CalSTRS sees its real estate portfolio bounce back

After underperforming the previous fiscal year, the $165.8 billion pension system’s property investments beat their benchmark by a wider margin than any of the organization’s other asset classes.

The California State Teachers’ Retirement System (CalSTRS) reported a turnaround in its real estate results for the fiscal year ending on June 30. The second-largest US pension plan generated a 14.1 percent return during the 12-month period, beating its 10.5 percent benchmark, the NCREIF Property Index, by 3.6 percent.

The property return represented a reversal in results from the previous fiscal year, when real estate at CalSTRS returned 9.2 percent, missing its 13.2 percent benchmark by 4.2 percent. The underperformance of the asset class contributed to generally flat investment returns at the pension system during that period, with a 1.8 percent overall return – about 150 basis points below the policy benchmark of 3.3 percent.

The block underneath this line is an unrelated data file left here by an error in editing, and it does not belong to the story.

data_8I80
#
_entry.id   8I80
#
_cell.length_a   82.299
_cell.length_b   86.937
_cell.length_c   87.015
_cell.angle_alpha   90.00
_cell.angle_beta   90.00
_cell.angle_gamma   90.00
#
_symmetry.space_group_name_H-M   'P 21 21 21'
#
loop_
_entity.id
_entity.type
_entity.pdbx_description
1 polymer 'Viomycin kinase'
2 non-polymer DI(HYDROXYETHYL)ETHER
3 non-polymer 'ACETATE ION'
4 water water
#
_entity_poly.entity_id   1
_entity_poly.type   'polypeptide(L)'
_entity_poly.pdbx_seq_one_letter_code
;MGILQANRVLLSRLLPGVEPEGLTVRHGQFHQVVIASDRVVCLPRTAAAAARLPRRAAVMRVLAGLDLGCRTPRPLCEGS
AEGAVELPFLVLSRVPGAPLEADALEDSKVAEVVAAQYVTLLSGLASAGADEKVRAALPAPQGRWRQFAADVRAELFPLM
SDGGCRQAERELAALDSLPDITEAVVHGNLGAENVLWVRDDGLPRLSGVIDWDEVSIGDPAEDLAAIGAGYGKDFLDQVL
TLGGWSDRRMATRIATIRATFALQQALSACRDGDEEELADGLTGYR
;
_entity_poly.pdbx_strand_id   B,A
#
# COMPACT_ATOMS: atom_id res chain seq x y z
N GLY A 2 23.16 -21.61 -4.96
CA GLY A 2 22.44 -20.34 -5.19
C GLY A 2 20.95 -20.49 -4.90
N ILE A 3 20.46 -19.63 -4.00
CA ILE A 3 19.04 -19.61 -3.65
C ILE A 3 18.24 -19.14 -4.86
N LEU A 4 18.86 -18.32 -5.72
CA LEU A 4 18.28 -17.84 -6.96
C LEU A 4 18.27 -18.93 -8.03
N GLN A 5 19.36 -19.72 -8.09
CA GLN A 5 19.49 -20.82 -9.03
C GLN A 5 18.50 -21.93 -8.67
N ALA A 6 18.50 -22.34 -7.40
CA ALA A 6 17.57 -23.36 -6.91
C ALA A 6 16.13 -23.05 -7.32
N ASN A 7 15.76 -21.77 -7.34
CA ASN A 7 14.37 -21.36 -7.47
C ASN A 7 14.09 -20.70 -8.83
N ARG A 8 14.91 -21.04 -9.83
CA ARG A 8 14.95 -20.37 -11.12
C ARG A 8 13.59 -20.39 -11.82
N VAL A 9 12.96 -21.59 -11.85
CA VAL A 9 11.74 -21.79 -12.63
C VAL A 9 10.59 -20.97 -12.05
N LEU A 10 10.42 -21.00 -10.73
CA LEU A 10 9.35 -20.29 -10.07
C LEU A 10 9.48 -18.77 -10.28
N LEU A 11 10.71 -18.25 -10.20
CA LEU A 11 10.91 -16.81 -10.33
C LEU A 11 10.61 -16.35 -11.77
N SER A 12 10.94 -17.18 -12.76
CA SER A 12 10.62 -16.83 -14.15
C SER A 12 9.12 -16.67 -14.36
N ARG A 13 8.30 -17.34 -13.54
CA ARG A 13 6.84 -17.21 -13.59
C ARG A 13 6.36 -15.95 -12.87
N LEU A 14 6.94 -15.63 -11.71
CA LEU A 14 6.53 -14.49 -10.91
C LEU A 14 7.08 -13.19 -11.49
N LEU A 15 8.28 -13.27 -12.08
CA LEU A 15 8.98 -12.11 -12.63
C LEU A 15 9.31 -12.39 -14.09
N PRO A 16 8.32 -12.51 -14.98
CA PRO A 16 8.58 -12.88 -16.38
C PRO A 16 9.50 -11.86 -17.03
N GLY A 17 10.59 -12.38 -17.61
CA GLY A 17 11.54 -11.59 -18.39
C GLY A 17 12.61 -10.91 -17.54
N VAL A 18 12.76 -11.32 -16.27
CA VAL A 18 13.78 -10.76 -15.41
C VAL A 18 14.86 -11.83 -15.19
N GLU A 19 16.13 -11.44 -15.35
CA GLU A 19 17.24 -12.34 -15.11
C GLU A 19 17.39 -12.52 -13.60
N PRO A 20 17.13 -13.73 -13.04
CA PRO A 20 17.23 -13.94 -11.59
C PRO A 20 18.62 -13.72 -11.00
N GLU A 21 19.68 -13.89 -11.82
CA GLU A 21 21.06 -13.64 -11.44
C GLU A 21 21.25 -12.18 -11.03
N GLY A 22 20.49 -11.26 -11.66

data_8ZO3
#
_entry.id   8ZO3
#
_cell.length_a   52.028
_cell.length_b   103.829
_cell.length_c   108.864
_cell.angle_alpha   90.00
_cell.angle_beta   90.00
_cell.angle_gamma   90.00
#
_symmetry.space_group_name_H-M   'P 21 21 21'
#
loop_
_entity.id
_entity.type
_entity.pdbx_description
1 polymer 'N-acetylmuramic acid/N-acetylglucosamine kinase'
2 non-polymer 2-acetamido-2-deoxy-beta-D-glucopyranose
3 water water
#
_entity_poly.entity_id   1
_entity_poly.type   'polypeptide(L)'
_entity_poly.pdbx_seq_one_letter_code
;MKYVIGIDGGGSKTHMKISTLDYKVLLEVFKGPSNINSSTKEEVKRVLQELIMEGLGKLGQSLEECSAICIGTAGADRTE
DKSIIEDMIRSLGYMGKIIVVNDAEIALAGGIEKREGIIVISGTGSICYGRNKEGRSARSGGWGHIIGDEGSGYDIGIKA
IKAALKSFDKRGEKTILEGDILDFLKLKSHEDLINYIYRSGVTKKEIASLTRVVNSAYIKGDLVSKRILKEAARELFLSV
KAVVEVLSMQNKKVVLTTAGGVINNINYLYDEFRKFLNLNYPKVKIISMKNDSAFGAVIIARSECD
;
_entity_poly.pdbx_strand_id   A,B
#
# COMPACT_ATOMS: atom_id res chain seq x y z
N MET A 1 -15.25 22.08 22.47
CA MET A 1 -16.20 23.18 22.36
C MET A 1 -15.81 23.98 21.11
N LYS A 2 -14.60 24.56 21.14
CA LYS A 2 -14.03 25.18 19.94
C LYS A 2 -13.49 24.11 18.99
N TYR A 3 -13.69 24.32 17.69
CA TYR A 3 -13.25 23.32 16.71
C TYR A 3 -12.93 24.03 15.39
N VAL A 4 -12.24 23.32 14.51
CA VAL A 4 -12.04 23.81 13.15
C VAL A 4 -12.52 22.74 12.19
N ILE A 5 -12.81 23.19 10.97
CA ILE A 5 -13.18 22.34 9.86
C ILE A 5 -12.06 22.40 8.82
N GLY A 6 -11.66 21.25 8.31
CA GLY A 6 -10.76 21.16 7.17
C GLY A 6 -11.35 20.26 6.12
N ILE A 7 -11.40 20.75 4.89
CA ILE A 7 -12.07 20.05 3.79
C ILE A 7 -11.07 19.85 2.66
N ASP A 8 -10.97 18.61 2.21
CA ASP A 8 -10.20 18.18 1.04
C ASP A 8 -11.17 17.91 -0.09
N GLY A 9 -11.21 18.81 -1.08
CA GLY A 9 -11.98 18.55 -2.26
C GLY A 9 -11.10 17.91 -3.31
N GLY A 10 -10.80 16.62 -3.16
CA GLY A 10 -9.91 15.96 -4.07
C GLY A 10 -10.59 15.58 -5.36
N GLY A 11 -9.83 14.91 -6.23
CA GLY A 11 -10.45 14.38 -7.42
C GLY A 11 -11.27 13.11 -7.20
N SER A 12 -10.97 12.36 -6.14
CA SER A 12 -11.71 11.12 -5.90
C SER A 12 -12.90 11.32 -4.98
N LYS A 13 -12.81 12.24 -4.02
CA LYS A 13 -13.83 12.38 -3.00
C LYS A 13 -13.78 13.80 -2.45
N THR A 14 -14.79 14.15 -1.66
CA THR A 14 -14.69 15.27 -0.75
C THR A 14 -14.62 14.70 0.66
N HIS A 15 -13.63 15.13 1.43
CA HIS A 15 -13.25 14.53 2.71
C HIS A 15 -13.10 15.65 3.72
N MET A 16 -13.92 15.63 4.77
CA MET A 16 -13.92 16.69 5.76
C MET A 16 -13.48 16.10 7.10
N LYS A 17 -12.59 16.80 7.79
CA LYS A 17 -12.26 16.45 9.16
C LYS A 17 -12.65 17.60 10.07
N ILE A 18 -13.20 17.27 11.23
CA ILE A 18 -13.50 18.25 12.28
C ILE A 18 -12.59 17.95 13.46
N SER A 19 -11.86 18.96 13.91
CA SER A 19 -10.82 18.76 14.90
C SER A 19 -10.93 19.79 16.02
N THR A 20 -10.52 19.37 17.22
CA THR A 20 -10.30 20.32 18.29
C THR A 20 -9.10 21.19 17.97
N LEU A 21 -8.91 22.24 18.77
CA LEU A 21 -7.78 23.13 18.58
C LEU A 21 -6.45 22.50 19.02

Fiscal year 2012-13, however, closed with a 13.8 percent investment return for the pension system. Real estate was the second strongest-performing asset class for CalSTRS, following global equity, which earned 19.2 percent during the fiscal year. 

Indeed, CalSTRS noted the volatility of its recent fiscal-year performance returns. “Investment returns have been erratic over the past several years,” the pension system stated in its fiscal-year results. “The current performance followed a lackluster year, with the fund returning only 1.8 percent in 2011–12 preceded by a 23.1 percent return in 2010–11.”

Property represented 13.8 percent of CalSTRS’ portfolio holdings, which totaled $165.8 billion as of June 30. In its results, the pension plan noted that the asset and benchmark returns for both real estate and private equity lag by one quarter.